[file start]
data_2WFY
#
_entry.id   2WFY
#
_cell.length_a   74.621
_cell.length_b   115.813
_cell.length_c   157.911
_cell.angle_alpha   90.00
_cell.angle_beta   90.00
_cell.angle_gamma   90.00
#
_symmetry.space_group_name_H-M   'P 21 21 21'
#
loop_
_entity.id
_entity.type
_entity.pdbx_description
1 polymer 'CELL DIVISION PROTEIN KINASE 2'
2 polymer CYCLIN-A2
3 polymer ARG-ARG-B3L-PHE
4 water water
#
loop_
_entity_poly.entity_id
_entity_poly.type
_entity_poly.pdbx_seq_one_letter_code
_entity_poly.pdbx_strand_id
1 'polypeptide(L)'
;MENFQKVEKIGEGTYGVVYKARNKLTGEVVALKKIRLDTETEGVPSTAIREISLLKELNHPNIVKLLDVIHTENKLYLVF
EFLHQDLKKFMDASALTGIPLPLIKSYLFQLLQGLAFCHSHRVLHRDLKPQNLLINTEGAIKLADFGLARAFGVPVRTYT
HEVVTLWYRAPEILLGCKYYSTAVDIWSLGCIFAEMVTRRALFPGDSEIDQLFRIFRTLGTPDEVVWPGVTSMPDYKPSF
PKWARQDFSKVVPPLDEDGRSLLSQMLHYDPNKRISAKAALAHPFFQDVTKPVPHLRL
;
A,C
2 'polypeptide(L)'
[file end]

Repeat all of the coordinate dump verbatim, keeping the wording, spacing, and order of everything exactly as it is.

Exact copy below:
data_2WFY
#
_entry.id   2WFY
#
_cell.length_a   74.621
_cell.length_b   115.813
_cell.length_c   157.911
_cell.angle_alpha   90.00
_cell.angle_beta   90.00
_cell.angle_gamma   90.00
#
_symmetry.space_group_name_H-M   'P 21 21 21'
#
loop_
_entity.id
_entity.type
_entity.pdbx_description
1 polymer 'CELL DIVISION PROTEIN KINASE 2'
2 polymer CYCLIN-A2
3 polymer ARG-ARG-B3L-PHE
4 water water
#
loop_
_entity_poly.entity_id
_entity_poly.type
_entity_poly.pdbx_seq_one_letter_code
_entity_poly.pdbx_strand_id
1 'polypeptide(L)'
;MENFQKVEKIGEGTYGVVYKARNKLTGEVVALKKIRLDTETEGVPSTAIREISLLKELNHPNIVKLLDVIHTENKLYLVF
EFLHQDLKKFMDASALTGIPLPLIKSYLFQLLQGLAFCHSHRVLHRDLKPQNLLINTEGAIKLADFGLARAFGVPVRTYT
HEVVTLWYRAPEILLGCKYYSTAVDIWSLGCIFAEMVTRRALFPGDSEIDQLFRIFRTLGTPDEVVWPGVTSMPDYKPSF
PKWARQDFSKVVPPLDEDGRSLLSQMLHYDPNKRISAKAALAHPFFQDVTKPVPHLRL
;
A,C
2 'polypeptide(L)'